Thursday, June 2, 2016

An Arkansas Ice Cream Primer.

Ice cream isn’t just a luxury in Arkansas’s hot, humid summertime – it’s a necessity.  From picnics to poolsides, celebrations to chilling out, creamy cool refreshment takes many forms here in The Natural State.  Here are some things you need to know.

Yarnell’s is our state-wide ice cream.  Period.  Other states (looking at you, Texas) have Blue Bell or another proprietary brand, but this one’s ours.  You’ll find Yarnell’s in every Walmart, Kroger, CV’s, Harp’s, Hay’s, Piggly Wiggly and Food Giant border-to-border.  It’s on the menu with our favorite desserts and in many places as our favorite desserts, and it’s a signature Arkansas favorite.

There are remarkable regional favorites, too – single locations that are making their own with great success.  Loblolly Creamery falls into this category, with organic and locally produced creations from local ingredients that can hinge on the unexpected.  Honey green tea or Rock Town Bourbon Pecan? You betcha.

Burton’s Custom Creamery is this for soft-serve fans in Fayetteville, with dipped soft serve creations such as the Salty Dog, the Elton John, the Michael Jackson and the Death By Caramel (vanilla ice cream covered in caramel corn).  By making their own soft serve and coating them with unusual toppings, Burton’s really stands out.

There are also purveyors of other delights mistaken for simple ice cream. For instance, frozen custard is available at different franchise operations such as Shake’s in Little Rock and Conway and Andy’s Frozen Custard in Jonesboro.  Frozen yogurt is the domain of TCBY, once known as This Country’s Best Yogurt, a nationwide operation started in Little Rock in the 1980s.

So what’s the big difference between each of these items?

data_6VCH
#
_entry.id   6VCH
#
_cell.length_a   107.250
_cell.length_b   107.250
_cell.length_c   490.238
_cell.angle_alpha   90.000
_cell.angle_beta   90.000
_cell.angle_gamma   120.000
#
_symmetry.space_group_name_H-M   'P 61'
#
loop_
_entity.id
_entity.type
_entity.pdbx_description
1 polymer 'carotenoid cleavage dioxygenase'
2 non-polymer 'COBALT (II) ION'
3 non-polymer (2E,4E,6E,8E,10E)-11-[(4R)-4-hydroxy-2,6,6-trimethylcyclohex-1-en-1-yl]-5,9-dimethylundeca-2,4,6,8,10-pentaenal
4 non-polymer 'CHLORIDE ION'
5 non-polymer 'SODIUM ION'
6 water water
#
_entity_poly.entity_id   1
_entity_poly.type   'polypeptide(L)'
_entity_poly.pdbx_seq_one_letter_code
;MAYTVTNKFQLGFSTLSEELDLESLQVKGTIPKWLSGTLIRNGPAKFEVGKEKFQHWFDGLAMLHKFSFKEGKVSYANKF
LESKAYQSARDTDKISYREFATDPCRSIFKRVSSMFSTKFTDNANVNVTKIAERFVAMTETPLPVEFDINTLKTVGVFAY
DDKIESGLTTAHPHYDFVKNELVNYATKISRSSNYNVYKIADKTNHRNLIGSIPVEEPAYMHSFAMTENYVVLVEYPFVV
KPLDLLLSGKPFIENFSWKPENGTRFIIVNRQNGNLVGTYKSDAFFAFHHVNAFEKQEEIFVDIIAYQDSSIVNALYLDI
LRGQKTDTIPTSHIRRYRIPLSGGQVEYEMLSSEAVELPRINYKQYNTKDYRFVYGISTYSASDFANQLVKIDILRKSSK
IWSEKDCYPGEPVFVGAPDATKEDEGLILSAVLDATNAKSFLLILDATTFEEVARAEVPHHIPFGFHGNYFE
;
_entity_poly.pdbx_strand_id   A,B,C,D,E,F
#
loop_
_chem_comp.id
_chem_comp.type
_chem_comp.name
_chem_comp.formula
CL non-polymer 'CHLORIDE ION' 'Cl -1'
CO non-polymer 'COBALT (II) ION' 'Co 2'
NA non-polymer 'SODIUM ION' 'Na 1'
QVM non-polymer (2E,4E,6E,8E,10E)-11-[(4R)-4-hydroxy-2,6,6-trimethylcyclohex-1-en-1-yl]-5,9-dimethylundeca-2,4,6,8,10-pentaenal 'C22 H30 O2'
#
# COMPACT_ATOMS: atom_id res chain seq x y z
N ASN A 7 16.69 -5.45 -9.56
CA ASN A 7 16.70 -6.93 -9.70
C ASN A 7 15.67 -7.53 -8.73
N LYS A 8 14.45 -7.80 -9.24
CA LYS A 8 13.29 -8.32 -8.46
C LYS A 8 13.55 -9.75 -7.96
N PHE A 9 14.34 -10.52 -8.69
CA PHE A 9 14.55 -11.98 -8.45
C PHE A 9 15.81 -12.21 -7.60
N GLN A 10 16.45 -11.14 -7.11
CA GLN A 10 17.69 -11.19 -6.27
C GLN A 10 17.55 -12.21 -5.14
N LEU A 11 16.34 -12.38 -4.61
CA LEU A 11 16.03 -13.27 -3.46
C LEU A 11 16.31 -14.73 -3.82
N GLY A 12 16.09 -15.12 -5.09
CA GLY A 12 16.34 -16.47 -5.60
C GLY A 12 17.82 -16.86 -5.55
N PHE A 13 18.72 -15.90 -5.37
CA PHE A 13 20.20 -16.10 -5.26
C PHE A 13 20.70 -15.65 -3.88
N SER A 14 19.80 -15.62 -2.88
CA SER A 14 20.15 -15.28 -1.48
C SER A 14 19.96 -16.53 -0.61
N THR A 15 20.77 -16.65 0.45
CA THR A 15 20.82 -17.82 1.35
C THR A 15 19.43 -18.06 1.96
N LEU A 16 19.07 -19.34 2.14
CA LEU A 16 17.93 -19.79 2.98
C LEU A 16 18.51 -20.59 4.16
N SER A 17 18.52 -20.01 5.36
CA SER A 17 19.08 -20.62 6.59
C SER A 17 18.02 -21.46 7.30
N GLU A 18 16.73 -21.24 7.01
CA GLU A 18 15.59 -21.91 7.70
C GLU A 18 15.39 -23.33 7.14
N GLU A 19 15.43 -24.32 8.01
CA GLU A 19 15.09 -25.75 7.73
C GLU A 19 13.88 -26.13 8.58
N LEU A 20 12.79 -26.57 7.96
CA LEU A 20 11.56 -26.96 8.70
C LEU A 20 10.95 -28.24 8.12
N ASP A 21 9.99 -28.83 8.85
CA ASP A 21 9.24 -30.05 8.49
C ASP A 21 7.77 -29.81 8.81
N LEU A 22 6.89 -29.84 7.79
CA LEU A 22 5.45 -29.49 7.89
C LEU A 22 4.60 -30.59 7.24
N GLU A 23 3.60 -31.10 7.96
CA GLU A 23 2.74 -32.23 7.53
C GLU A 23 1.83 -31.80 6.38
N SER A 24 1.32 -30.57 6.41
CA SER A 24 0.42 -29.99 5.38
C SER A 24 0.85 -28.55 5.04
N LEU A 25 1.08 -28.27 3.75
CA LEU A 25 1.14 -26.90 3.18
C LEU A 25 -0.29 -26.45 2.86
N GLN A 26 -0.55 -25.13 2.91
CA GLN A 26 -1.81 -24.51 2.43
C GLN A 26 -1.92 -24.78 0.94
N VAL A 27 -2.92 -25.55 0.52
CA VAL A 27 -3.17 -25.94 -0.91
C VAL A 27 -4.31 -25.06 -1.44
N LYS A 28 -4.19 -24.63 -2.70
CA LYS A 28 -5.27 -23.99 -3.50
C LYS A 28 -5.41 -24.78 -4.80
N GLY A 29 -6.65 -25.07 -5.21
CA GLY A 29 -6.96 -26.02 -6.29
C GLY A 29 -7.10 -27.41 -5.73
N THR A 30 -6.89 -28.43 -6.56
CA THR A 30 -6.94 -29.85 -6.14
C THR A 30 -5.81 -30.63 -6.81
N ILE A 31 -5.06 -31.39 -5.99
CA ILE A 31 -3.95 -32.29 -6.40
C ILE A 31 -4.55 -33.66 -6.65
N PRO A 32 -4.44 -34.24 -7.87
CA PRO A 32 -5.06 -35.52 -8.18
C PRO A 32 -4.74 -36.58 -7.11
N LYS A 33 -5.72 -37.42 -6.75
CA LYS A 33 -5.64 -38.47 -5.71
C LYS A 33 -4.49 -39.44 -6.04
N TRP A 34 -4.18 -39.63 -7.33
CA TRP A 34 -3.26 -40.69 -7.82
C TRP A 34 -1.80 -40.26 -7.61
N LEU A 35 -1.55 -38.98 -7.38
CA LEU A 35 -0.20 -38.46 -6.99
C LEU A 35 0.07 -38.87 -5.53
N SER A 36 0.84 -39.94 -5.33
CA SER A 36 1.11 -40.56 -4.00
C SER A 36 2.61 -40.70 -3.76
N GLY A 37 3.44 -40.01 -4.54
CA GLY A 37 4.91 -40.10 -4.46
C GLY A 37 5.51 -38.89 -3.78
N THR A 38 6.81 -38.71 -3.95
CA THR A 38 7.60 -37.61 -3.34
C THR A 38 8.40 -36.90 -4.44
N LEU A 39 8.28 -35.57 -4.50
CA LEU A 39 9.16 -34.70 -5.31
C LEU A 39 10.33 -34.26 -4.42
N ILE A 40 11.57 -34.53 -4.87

Ice cream.  The United States Department of Agriculture says food labeled as ice cream should have at least 20 percent milk solids and 10 percent milk fat by weight. Premium brands are fattier, typically 14 to 18 percent. Both milk and cream are used. Sweeteners account for another 15 percent or so.  Hard-packed ice cream is just that – ice cream that has been hard packed into cartons.  Soft serve is extruded product mixed and frozen in a machine. Such purveyors range from Braum’s and Purple Cow for hard packed ice cream to the Asher Dairy Bar and Sonic for soft serve.

Frozen custard. The only thing that distinguishes custard from commercial ice cream is a small portion of egg yolk, for a minimum of 1.4% egg yolk by volume weight.  Many brands have more.  Custard tends to be creamier than standard ice cream. You’ll find this product at places like Scoop Dog and Shake’s Frozen Custard.

Frozen yogurt. Frozen yogurt blends yogurt (milk fermented with yogurt cultures) with an ice cream base of milk, cream and sugar. The yogurt lends a tangy element not found in traditional ice cream. TCBY is the local heavyweight for frozen yogurt.

Gelato.  The big difference between ice cream and this Italian-created dish is the milk base.  While the former contains cream, gelato is usually created from mostly milk, which reduces the fat that can soak up any flavors in the dessert.  The base is kept compact, and air is not allowed into the beating process. You can get gelato at ZaZa Salad + Pizza Company in the Heights.

Even with all these categories, there are still some ice cream desserts that fall outside the norm.  Want to know the craziest ones in the state?  Check out these eight creations.

Need a primer on all the great ice cream parlors, soda fountains, dairy bars and such around Arkansas? Click through to this list of 63 or so of the state’s best places to get ice cream treats.

1 comment:

Be kind.